Oz could lose $70 mn as 20 pct less Indians enrol

Aus Students

Australia's international student sector, the third largest export earner, is forecast to see a 20 per cent drop in Indian students in 2010, costing $69.7 million, after a series of attacks on Indians students in 2009.

A study by The Tourism Forecasting Committee released on Wednesday found that while international tourism numbers were expected to grow by 4.3 per cent in 2010, there would be a significant decline in international student arrivals.

It forecast 4,000 fewer Indian students, a fall of 21 per cent compared with a 35 percent rise in 2009.

"The resultant loss in economic value to Australia could be as high as A$78 million in 2010 if these enrolments are not filled by other international students," a statement by the Tourism Forecasting Committee said.

The study attributed the fall in Indian student numbers to a spate of attacks on Indian students that cast a shadow over the Australian education industry in mid-2009.

The attacks in Melbourne and Sydney, which police blamed on opportunistic criminals, escalated into a diplomatic issue between Australia and India after some Indian students and Indian media labelled the attacks as racist.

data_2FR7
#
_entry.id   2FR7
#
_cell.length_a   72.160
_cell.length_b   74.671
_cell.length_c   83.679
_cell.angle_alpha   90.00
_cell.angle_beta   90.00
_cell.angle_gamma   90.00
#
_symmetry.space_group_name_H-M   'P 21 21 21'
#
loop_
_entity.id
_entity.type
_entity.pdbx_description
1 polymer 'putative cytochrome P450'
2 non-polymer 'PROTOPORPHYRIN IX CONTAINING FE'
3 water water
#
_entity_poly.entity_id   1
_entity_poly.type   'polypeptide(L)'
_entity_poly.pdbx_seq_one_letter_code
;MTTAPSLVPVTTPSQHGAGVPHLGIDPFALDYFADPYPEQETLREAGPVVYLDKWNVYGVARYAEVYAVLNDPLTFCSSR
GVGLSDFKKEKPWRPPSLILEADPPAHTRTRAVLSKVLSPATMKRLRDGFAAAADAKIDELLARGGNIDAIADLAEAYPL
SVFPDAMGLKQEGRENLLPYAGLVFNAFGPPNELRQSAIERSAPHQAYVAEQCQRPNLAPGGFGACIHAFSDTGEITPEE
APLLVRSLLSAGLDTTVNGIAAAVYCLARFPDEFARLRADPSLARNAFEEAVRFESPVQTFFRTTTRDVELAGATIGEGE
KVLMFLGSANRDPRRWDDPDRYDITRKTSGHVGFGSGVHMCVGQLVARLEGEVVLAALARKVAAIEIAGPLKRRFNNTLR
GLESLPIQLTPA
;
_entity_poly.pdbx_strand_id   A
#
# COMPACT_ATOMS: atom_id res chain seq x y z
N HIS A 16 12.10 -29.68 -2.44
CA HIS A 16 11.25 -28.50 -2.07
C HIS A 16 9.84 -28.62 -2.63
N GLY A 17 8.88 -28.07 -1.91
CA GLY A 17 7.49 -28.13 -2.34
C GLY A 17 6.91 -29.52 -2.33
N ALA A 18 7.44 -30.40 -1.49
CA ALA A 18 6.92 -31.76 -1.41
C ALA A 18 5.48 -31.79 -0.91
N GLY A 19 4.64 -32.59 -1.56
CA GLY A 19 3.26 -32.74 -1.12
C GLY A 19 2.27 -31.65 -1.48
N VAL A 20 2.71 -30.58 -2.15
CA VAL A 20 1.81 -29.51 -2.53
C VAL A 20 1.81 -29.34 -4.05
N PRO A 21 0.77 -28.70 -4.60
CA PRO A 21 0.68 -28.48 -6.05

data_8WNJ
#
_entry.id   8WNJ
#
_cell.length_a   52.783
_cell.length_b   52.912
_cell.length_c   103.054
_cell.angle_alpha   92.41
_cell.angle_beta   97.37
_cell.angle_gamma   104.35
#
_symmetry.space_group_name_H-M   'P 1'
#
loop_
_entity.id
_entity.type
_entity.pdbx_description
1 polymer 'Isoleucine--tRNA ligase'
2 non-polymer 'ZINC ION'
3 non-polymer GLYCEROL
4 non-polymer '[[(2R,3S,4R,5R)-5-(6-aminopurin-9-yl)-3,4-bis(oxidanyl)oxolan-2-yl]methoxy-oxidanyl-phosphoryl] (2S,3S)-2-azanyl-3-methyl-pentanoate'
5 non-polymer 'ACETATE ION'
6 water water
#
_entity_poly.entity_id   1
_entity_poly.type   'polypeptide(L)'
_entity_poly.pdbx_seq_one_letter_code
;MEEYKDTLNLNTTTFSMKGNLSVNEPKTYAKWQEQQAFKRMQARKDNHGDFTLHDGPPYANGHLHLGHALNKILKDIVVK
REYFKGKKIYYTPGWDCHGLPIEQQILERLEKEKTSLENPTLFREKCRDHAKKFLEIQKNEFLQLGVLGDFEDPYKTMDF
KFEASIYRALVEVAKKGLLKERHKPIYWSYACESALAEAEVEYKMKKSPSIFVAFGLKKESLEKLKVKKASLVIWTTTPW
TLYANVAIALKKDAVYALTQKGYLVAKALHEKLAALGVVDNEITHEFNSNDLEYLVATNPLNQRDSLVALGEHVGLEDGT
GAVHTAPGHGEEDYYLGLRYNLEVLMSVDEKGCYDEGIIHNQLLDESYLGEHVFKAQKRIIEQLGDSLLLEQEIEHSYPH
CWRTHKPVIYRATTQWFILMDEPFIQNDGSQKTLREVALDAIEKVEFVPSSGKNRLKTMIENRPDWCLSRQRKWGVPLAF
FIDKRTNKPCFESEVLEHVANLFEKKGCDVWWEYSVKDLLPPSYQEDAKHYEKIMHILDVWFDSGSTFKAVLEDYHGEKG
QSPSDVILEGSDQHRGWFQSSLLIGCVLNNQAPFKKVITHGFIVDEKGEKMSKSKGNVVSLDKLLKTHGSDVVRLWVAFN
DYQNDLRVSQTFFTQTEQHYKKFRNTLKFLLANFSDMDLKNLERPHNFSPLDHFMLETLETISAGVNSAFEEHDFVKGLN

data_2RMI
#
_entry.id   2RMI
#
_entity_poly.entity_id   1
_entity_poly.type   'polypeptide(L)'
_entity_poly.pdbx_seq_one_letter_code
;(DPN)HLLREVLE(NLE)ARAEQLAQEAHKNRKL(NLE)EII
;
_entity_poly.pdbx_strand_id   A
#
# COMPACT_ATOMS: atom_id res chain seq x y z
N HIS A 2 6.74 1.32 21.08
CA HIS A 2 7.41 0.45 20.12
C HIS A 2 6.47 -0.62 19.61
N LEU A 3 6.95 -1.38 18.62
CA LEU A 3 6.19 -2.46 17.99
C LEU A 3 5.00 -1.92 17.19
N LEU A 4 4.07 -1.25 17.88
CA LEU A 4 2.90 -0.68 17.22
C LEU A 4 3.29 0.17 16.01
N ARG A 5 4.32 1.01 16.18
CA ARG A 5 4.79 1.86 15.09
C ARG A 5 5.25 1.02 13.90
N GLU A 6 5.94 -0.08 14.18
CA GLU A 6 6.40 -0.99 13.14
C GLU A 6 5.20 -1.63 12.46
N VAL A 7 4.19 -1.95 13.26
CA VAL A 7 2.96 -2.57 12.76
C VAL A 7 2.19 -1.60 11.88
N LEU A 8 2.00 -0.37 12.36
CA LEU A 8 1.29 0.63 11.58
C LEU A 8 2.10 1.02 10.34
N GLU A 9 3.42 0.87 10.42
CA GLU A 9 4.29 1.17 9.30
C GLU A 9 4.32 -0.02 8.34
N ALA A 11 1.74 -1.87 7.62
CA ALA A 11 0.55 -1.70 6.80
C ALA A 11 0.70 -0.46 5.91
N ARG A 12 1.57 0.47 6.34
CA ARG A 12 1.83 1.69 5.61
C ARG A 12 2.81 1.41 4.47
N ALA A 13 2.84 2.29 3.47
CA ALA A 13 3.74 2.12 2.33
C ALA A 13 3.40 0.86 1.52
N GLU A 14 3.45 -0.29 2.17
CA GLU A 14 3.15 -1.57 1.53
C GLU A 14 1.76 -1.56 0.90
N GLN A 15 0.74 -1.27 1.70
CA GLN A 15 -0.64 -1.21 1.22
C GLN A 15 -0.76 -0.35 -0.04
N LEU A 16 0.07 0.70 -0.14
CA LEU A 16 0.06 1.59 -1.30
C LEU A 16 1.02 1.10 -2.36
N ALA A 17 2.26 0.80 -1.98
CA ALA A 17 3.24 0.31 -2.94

Australia's international student sector is the country's third largest export earner, behind coal and iron ore, totalling A$13 billion ($10 billion) in 2007-08.

In 2009, there were more than 70,000 Indians studying in Australia. Australia is a major destination for Indian students studying abroad, who recognise the cost competitiveness of Australian education services.

Enrolments of Indian students in Australia had increased at an average annual rate of around 41 per cent since 2002.

"What we're saying is that based on consideration of visa applications there's a 20 per cent hit," chairman of The Tourism Forecasting Committee, Bernard Salt, told local radio.

"This is a segment that has grown strongly throughout this decade but the downturn is expected in response to concerns that the Indian community have had about safety," said Salt.

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